At the beginning of June the first section of New York City's long awaited High Line Park opened. Dubbed the park in the sky, and referred to as one of NYC's most distinctive public projects in generations, the mile and a half long park stretching from 34th Street to Gansevoort Street in the meatpacking district between 10th and 11th Avenues, is lofty in both its literal location and eco-friendly ideals. Built 'high' above the city in an abandoned space once home to railroad tracks constructed in the 1930's, this labor of love and $170 million project is a gorgeous, green retreat from the concrete jungle, and a shining example of urban revitalization done right.
Founded in 1999, Friends of the High Line, has garnered the support of nearly all the elected officials representing the High Line neighborhoods, numerous civic organizations, and thousands of preservationists, open-space advocates, design professionals, and civic-minded individuals and businesses from New York and across the United States. Designers at the helm of the project are James Corner of Field Operations and Ricardo Scofidio of Diller Scofidio + Renfro. Corner offers, "Our design aims to reflect its singularity and linearity, its straight-forward pragmatism, its emergent properties with wild plant-life... intermixed with ballast, steel tracks, railings, and concrete."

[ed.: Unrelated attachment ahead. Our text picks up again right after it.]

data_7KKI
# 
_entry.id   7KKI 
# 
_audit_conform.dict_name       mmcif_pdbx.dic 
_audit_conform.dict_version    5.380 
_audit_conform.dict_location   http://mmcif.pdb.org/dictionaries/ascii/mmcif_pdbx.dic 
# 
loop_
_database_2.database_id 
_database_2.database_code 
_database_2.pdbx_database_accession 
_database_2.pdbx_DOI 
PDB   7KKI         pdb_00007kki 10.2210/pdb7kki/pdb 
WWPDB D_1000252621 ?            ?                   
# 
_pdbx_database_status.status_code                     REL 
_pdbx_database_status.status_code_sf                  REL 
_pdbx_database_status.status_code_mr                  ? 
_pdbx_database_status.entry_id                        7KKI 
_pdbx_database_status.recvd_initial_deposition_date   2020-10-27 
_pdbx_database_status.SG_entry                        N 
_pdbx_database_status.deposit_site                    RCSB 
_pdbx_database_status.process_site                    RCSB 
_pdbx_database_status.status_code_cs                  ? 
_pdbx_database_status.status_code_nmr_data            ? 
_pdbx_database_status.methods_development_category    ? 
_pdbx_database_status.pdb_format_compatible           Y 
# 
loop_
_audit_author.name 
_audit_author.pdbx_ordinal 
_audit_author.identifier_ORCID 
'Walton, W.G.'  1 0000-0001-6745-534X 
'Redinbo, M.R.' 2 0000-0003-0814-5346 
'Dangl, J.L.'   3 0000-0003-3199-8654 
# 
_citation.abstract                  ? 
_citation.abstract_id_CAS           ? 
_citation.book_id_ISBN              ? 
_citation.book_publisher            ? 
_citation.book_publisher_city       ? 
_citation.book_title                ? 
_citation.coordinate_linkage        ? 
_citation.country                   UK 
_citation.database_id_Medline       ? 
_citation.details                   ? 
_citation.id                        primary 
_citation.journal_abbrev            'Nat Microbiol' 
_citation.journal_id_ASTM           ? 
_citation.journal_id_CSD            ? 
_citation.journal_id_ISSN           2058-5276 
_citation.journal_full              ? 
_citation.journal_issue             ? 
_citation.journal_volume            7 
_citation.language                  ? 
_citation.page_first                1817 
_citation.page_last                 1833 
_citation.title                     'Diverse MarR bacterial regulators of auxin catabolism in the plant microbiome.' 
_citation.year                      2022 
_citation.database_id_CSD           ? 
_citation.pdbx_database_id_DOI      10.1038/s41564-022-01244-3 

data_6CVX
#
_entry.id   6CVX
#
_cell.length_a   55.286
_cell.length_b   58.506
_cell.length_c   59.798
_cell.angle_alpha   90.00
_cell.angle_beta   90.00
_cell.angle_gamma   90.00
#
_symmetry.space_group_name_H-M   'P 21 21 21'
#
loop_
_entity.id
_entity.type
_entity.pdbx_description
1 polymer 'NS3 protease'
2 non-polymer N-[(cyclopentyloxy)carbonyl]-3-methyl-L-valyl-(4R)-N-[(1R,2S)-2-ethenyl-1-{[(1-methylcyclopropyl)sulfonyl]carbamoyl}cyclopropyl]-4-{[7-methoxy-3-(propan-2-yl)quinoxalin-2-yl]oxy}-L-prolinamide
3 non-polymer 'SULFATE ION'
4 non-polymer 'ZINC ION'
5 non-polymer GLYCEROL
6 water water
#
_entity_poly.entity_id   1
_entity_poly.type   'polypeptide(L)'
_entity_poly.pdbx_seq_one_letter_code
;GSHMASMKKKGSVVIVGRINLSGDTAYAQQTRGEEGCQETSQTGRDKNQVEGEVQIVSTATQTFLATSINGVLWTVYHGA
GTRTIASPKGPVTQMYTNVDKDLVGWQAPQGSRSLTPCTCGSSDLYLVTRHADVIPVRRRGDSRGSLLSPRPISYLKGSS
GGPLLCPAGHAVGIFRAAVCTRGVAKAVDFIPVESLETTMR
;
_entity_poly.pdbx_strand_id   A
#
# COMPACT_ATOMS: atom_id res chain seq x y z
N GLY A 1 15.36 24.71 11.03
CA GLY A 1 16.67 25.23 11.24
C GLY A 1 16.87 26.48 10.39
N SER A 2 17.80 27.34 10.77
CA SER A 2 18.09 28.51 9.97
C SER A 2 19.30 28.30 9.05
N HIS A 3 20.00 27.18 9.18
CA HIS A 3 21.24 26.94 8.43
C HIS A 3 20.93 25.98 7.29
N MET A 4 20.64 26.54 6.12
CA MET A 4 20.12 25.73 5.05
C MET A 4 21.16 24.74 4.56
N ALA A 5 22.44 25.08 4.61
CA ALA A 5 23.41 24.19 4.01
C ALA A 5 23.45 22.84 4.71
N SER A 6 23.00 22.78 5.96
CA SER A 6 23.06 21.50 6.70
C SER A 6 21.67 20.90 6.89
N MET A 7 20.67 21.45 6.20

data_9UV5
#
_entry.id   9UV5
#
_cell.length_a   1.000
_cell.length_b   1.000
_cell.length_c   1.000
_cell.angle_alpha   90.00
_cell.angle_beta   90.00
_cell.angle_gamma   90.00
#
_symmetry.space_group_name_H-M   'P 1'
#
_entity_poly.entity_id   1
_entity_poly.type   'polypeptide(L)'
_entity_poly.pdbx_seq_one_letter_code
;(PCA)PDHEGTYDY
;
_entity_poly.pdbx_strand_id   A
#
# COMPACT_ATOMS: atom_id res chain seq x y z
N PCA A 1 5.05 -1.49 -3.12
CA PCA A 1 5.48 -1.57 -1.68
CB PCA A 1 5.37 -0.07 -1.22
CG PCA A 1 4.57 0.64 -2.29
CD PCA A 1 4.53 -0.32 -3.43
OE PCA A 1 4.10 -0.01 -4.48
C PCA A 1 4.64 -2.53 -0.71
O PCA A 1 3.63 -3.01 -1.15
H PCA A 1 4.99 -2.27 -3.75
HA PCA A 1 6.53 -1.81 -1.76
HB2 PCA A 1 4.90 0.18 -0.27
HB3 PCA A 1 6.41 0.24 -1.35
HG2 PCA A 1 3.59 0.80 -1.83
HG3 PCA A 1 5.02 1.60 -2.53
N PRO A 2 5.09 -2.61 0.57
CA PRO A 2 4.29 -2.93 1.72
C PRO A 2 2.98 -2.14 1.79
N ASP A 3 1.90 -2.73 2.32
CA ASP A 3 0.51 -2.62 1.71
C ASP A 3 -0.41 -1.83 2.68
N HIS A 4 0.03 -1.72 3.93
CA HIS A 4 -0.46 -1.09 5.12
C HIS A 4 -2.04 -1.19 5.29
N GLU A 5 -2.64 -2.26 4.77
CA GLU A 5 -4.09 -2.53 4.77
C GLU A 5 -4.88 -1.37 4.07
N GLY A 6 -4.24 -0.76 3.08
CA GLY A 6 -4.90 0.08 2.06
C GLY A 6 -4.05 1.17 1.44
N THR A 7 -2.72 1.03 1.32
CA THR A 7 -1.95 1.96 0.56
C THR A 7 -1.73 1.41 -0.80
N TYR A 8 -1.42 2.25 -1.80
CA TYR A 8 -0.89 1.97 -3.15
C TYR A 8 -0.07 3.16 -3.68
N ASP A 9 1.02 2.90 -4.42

Hear more about what Corner and Scofidio have to say about their design here, at this Inhabitat-produced exclusive interview of the High Line designers. I was fortunate enough to get an exclusive sneak peek of the High Line the day before it opened, and I'm happy to say that the High Line actually lives up to all of the hype and hopes that have been pinned on it by the thousands of New Yorkers who fell in love with the mystique of the 'hidden park in the sky' in the last few years. Just one year ago, it wasn't clear that any human intervention would be able to live up to the bar set by the wild, natural beauty that had overtaken the abandoned railroad from the 1930s-- but the designers of the High Line have managed to achieve what few thought possible: taking an existing natural landscape and actually making it better through the power of smart, strategic design.